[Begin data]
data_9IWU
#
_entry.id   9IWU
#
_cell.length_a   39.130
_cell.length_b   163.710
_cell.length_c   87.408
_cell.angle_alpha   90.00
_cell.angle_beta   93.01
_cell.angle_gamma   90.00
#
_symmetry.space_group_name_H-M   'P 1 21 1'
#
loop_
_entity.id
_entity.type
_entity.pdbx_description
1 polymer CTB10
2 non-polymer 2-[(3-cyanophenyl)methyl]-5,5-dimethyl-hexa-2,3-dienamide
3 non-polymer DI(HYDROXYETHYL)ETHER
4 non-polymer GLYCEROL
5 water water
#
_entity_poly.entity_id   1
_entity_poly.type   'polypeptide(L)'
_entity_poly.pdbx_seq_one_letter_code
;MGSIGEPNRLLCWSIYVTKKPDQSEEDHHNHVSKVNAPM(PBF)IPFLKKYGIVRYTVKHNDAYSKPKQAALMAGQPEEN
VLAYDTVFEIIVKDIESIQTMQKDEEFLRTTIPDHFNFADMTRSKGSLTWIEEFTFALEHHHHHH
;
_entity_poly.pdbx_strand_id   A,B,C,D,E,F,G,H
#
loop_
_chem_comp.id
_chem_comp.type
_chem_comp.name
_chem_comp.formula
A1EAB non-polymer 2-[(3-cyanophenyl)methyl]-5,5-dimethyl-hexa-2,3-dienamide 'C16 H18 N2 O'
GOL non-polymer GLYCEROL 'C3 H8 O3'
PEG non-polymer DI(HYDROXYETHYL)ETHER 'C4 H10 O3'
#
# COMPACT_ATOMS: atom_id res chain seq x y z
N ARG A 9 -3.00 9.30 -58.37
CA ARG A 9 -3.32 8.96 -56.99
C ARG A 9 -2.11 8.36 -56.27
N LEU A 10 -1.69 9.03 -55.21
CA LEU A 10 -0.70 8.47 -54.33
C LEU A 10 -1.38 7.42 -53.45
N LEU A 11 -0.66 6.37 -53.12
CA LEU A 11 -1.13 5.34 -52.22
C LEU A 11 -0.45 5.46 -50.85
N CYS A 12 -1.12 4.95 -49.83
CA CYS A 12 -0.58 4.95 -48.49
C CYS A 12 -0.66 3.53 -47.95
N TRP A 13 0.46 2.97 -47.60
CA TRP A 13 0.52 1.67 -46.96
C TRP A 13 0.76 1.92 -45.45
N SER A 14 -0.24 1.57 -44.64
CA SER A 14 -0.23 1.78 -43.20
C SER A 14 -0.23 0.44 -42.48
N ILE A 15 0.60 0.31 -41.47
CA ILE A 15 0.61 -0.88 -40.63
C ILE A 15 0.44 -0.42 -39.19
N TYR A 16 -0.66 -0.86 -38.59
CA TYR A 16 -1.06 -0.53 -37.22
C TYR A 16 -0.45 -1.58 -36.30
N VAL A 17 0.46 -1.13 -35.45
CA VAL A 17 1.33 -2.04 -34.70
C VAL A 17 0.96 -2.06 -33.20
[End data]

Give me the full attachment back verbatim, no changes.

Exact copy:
data_9IWU
#
_entry.id   9IWU
#
_cell.length_a   39.130
_cell.length_b   163.710
_cell.length_c   87.408
_cell.angle_alpha   90.00
_cell.angle_beta   93.01
_cell.angle_gamma   90.00
#
_symmetry.space_group_name_H-M   'P 1 21 1'
#
loop_
_entity.id
_entity.type
_entity.pdbx_description
1 polymer CTB10
2 non-polymer 2-[(3-cyanophenyl)methyl]-5,5-dimethyl-hexa-2,3-dienamide
3 non-polymer DI(HYDROXYETHYL)ETHER
4 non-polymer GLYCEROL
5 water water
#
_entity_poly.entity_id   1
_entity_poly.type   'polypeptide(L)'
_entity_poly.pdbx_seq_one_letter_code
;MGSIGEPNRLLCWSIYVTKKPDQSEEDHHNHVSKVNAPM(PBF)IPFLKKYGIVRYTVKHNDAYSKPKQAALMAGQPEEN
VLAYDTVFEIIVKDIESIQTMQKDEEFLRTTIPDHFNFADMTRSKGSLTWIEEFTFALEHHHHHH
;
_entity_poly.pdbx_strand_id   A,B,C,D,E,F,G,H
#
loop_
_chem_comp.id
_chem_comp.type
_chem_comp.name
_chem_comp.formula
A1EAB non-polymer 2-[(3-cyanophenyl)methyl]-5,5-dimethyl-hexa-2,3-dienamide 'C16 H18 N2 O'
GOL non-polymer GLYCEROL 'C3 H8 O3'
PEG non-polymer DI(HYDROXYETHYL)ETHER 'C4 H10 O3'
#
# COMPACT_ATOMS: atom_id res chain seq x y z
N ARG A 9 -3.00 9.30 -58.37
CA ARG A 9 -3.32 8.96 -56.99
C ARG A 9 -2.11 8.36 -56.27
N LEU A 10 -1.69 9.03 -55.21
CA LEU A 10 -0.70 8.47 -54.33
C LEU A 10 -1.38 7.42 -53.45
N LEU A 11 -0.66 6.37 -53.12
CA LEU A 11 -1.13 5.34 -52.22
C LEU A 11 -0.45 5.46 -50.85
N CYS A 12 -1.12 4.95 -49.83
CA CYS A 12 -0.58 4.95 -48.49
C CYS A 12 -0.66 3.53 -47.95
N TRP A 13 0.46 2.97 -47.60
CA TRP A 13 0.52 1.67 -46.96
C TRP A 13 0.76 1.92 -45.45
N SER A 14 -0.24 1.57 -44.64
CA SER A 14 -0.23 1.78 -43.20
C SER A 14 -0.23 0.44 -42.48
N ILE A 15 0.60 0.31 -41.47
CA ILE A 15 0.61 -0.88 -40.63
C ILE A 15 0.44 -0.42 -39.19
N TYR A 16 -0.66 -0.86 -38.59
CA TYR A 16 -1.06 -0.53 -37.22
C TYR A 16 -0.45 -1.58 -36.30
N VAL A 17 0.46 -1.13 -35.45
CA VAL A 17 1.33 -2.04 -34.70
C VAL A 17 0.96 -2.06 -33.20